Sunday, December 25, 2011

merry christmas!

PsychologyToday | In Holland, children are taught that Santa Claus-and his African slave-come from Madrid on a ship that docks in Rotterdam. In this respect (and perhaps only in this respect), I'm glad I wasn't raised in Holland. As a kid, I loved to lie awake the night before Christmas, imagining Santa and his reindeer flying to Beaver Falls, Pennsylvania from the North Pole, with something special just for me. To imagine him coming up to Holland on a slow ship from Spain just doesn't have the same magical quality.

When I discovered that the whole Santa story was a hoax, I remember feeling proud that the adults had let me in on their conspiracy (which I now had to keep from my little sister), but disappointed as well. Years later, when I began to study the differences in the way people in different cultures construct and perceive what they consider to be reality, I was reminded of this embittered pride I'd felt as a child. The entire trajectory of emotional and intellectual growth in the Western mind seems to be a movement away from mystery, while indigenous people tend to see themselves moving ever closer to realms of mystery as they age.

A typical American Indian adolescent, for example, would be introduced to adulthood in a ceremony involving solitude, introspection, attention to dreams and visions, altered states of consciousness, and perhaps the use of sacred plants. We tend to educate our children in precisely the opposite direction, toward being "well-adjusted" and focused on the practical realities and responsibilities of adulthood. "Stop dreaming," we tell them, "Prepare to work." While our lives seem to be flowing ever further away from the magical realities that Santa Claus represents, our ancestors' lives likely flowed in the opposite direction. In indigenous societies, it is the old who have the most intimate knowledge of the mysteries of life, not the children. Since it is the old who most immediately face death, there must be a not-insignificant measure of comfort in having gained a sense of intimacy with other, soon to be occupied realms.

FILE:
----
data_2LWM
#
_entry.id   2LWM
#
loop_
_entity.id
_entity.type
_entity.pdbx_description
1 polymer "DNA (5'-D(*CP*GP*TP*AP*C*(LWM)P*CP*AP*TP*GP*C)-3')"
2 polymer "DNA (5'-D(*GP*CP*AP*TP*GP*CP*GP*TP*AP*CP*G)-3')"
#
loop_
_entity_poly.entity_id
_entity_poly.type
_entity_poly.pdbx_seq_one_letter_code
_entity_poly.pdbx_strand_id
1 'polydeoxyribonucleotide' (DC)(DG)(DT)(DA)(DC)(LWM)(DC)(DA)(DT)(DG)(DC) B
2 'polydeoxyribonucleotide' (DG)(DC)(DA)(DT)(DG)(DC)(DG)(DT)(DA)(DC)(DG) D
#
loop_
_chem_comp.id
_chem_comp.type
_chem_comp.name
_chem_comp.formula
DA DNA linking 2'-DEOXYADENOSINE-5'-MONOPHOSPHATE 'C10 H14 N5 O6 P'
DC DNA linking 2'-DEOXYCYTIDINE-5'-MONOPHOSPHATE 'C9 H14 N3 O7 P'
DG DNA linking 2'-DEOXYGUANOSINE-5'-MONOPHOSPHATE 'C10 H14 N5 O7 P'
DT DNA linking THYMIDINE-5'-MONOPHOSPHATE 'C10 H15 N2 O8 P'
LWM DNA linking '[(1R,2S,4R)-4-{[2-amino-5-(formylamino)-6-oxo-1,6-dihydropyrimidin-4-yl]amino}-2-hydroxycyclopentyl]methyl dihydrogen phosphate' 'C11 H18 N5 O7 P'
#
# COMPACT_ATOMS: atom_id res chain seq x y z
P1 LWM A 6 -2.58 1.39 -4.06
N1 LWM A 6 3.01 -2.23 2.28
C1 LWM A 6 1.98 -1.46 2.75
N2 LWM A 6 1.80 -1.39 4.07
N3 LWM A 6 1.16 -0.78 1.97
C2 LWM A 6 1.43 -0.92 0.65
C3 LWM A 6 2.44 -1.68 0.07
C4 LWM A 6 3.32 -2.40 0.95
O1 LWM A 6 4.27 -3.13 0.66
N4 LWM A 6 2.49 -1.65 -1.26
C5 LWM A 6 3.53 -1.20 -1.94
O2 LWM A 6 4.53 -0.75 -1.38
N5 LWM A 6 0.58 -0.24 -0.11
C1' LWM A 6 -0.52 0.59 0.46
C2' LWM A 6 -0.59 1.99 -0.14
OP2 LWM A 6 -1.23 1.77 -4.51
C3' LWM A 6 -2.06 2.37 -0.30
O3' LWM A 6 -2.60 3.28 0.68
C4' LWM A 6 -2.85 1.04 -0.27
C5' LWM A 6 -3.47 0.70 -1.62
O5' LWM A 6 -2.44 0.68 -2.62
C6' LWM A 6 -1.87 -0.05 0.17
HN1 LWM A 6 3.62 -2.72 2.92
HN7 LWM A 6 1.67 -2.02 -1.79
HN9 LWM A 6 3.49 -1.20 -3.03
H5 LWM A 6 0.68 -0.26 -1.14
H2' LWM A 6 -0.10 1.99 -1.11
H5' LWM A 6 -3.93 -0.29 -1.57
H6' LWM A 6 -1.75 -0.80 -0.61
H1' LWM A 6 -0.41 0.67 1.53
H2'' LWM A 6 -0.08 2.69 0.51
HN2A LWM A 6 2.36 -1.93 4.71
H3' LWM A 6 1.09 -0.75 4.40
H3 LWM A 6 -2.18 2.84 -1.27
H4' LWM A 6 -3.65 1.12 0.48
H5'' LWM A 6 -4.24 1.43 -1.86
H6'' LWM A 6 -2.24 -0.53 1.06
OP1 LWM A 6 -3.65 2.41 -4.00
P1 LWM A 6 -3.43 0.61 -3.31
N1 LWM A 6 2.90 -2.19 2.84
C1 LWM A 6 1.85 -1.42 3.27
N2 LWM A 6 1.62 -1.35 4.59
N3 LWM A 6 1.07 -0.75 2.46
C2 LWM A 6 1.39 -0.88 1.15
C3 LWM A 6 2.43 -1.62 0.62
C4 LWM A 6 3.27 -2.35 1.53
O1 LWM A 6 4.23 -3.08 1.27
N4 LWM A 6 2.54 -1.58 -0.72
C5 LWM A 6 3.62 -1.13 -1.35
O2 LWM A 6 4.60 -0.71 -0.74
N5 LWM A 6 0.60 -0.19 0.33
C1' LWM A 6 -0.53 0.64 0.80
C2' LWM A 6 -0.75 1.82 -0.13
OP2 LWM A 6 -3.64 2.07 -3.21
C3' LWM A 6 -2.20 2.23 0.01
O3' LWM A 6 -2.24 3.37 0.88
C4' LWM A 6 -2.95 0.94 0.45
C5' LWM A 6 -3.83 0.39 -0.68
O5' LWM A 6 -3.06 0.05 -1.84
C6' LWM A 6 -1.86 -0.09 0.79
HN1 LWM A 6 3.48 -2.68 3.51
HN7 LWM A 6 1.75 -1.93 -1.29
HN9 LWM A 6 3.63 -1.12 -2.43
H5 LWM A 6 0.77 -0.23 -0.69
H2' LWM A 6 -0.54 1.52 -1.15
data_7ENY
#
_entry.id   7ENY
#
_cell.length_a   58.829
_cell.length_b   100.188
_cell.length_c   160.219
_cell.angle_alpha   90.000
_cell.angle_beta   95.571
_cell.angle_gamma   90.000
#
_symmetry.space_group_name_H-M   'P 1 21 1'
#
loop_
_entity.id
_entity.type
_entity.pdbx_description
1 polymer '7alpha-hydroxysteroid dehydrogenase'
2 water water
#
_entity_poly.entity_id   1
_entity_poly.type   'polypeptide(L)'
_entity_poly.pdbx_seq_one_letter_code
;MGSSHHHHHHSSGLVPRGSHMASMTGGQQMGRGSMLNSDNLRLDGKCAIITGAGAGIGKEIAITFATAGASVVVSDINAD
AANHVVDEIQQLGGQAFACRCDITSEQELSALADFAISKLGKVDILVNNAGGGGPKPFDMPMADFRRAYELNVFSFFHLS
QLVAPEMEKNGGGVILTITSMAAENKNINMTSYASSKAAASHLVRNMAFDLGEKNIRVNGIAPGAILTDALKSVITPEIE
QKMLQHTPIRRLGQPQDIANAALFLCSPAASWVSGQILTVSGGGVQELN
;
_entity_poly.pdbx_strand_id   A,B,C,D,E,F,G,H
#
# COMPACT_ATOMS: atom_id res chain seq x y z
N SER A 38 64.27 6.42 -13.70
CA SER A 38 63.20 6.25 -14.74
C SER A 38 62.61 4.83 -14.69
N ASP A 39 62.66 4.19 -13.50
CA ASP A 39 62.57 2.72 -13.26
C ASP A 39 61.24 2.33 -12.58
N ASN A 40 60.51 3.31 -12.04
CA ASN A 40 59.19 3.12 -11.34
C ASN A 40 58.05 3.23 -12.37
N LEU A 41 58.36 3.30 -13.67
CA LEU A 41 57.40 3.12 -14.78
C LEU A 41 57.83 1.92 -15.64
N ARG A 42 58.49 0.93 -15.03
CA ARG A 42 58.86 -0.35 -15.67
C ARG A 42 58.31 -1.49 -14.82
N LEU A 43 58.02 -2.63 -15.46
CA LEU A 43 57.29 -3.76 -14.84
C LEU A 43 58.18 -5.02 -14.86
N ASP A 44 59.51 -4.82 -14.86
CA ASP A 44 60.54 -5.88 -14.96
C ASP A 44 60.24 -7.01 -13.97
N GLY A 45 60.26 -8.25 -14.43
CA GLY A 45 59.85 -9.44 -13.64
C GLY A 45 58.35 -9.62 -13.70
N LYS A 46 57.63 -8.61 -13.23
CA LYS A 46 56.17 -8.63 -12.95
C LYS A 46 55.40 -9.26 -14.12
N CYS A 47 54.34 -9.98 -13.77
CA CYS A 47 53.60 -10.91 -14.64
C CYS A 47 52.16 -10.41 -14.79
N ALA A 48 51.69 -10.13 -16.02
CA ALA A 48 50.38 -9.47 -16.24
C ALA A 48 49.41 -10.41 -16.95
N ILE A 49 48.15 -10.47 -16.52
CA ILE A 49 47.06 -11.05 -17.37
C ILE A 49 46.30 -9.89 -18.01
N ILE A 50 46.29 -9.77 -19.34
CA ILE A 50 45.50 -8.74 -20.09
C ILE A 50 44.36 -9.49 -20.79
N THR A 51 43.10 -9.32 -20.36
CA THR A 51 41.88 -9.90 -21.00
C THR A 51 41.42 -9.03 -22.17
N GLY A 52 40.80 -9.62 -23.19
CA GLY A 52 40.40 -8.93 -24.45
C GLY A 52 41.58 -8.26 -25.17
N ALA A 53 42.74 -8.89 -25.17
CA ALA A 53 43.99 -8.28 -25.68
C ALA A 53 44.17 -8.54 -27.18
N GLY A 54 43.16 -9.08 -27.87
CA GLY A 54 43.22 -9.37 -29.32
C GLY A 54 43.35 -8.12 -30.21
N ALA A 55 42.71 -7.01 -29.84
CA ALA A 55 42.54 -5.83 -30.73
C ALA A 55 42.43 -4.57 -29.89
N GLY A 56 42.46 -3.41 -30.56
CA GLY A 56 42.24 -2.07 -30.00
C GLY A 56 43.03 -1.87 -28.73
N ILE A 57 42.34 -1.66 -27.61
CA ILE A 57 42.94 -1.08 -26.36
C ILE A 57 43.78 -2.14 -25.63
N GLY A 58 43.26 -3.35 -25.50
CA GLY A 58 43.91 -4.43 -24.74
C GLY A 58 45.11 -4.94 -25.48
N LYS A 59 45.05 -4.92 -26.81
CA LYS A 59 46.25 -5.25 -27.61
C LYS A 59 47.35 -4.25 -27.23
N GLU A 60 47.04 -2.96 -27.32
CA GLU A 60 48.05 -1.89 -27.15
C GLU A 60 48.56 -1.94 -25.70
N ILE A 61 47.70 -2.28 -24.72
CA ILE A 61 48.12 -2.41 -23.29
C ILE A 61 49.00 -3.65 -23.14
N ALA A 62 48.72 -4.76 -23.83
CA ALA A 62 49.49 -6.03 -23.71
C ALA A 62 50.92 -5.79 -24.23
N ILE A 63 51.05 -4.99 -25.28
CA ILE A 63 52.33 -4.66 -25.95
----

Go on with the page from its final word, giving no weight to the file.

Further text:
In any case, who is this Santa character, and where did he really come from? In most traditions, Santa has the following characteristics:
- He comes from the North Pole;
- He dresses in red and white;
- He has a long, white beard;
- He somehow knows if you've been good or bad;
- He enters the house through the chimney;
- He puts the gifts under the Christmas tree (a pine) and/or in stockings hung by the fireplace;
- And, perhaps most spectacularly, he rides a sleigh pulled by flying reindeer.

This all seems rather innocent and arbitrary - unless you know something about people like the Sami, Koryak and other reindeer-herding people who live in the far north of Europe and Siberia. Clearly, the Christmas tradition has roots in many different places and times: Christianity, pagan winter solstice celebrations, old Germanic mythologies, etc. But these aspects of Santa mythology seem to come directly from these reindeer-based cultures.

The key to understanding Santa is Amanita muscaria - the well-known red and white mushroom with a long history of shamanic use from Western Europe to Siberia. I am convinced that Santa is essentially a shaman that has quietly yet forcefully entered into the consciousness of Western culture, like a mushroom nudging up through parking lot asphalt. Fist tap Dale.